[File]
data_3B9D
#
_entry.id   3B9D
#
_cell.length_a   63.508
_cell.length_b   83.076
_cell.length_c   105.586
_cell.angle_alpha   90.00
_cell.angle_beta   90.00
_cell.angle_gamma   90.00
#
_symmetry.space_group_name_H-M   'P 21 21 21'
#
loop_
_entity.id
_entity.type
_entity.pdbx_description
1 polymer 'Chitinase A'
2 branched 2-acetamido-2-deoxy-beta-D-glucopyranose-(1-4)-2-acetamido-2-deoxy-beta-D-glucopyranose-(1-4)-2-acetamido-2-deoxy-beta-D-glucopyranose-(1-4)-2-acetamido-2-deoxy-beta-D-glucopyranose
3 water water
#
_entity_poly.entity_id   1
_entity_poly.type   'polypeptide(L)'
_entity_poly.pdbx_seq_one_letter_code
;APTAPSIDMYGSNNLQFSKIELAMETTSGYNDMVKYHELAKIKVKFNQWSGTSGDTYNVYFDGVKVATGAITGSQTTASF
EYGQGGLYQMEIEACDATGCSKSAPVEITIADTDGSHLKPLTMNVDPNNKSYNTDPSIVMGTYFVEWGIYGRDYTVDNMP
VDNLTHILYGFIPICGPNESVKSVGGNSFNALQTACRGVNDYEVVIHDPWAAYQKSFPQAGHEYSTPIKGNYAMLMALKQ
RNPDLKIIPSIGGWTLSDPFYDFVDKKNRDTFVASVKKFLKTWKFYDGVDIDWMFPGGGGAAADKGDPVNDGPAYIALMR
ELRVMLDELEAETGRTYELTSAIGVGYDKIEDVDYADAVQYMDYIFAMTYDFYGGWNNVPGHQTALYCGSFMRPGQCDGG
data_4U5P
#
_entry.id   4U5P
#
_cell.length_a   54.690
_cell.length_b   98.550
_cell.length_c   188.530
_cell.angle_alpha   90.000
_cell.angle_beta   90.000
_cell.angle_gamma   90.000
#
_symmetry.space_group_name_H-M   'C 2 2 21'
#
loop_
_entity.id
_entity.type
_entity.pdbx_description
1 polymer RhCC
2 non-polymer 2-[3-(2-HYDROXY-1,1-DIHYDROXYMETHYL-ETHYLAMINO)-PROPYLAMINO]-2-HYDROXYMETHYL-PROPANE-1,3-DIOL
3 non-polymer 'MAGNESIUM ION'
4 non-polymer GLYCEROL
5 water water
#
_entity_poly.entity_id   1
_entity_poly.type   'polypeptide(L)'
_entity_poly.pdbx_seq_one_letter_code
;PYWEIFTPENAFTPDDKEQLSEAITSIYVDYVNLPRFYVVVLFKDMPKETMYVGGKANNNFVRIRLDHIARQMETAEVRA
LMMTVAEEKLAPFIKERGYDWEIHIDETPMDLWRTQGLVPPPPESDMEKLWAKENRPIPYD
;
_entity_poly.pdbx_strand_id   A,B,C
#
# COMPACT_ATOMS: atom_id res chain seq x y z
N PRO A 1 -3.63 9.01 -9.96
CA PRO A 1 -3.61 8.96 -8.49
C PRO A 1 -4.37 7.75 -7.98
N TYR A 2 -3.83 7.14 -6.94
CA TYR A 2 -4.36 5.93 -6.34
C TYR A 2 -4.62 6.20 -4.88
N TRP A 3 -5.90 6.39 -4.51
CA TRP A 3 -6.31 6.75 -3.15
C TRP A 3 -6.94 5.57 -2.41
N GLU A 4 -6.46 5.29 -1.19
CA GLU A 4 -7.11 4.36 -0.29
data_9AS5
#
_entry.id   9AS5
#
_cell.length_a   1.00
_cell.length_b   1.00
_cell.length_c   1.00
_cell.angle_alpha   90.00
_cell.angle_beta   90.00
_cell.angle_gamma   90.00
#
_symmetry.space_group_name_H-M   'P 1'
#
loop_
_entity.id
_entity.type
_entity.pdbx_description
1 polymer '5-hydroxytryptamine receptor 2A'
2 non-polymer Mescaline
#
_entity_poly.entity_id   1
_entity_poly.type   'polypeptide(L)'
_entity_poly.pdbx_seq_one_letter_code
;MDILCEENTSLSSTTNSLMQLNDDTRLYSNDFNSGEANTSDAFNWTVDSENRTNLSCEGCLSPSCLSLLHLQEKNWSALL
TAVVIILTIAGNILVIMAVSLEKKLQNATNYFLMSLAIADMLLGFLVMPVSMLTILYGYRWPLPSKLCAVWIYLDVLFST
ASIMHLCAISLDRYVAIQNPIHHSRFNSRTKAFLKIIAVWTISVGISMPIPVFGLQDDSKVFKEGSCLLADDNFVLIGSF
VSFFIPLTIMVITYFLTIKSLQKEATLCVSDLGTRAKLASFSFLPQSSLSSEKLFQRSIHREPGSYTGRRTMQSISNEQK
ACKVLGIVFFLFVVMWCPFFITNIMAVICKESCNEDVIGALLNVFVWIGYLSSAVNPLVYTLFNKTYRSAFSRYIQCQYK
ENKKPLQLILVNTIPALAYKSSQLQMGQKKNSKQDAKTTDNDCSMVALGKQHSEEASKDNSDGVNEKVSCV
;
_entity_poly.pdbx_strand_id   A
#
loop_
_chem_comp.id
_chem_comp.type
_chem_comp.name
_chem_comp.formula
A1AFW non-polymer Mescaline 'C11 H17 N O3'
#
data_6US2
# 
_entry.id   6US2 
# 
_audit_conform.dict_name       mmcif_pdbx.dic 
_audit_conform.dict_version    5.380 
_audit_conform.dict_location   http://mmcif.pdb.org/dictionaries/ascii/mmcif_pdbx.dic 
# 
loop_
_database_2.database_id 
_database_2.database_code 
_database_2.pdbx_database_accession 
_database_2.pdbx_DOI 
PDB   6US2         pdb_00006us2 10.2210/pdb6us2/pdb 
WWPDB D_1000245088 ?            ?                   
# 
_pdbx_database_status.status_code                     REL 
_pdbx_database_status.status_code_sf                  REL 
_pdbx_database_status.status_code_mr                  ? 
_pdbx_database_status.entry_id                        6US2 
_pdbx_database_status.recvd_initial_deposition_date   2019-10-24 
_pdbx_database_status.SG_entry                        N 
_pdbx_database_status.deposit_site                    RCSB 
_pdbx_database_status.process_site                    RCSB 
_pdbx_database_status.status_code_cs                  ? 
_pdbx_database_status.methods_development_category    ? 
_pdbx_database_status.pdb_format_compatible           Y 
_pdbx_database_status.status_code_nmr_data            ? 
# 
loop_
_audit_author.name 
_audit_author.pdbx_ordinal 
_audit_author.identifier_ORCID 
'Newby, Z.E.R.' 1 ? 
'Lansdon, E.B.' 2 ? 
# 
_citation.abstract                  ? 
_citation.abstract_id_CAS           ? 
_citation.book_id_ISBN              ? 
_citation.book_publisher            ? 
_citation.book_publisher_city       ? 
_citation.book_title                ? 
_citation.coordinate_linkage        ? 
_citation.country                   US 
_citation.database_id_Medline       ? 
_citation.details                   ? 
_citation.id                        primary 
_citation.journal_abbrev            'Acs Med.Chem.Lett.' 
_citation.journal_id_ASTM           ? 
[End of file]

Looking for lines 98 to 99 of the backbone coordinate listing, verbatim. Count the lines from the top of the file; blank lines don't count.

ASIMHLCAISLDRYVAIQNPIHHSRFNSRTKAFLKIIAVWTISVGISMPIPVFGLQDDSKVFKEGSCLLADDNFVLIGSF
VSFFIPLTIMVITYFLTIKSLQKEATLCVSDLGTRAKLASFSFLPQSSLSSEKLFQRSIHREPGSYTGRRTMQSISNEQK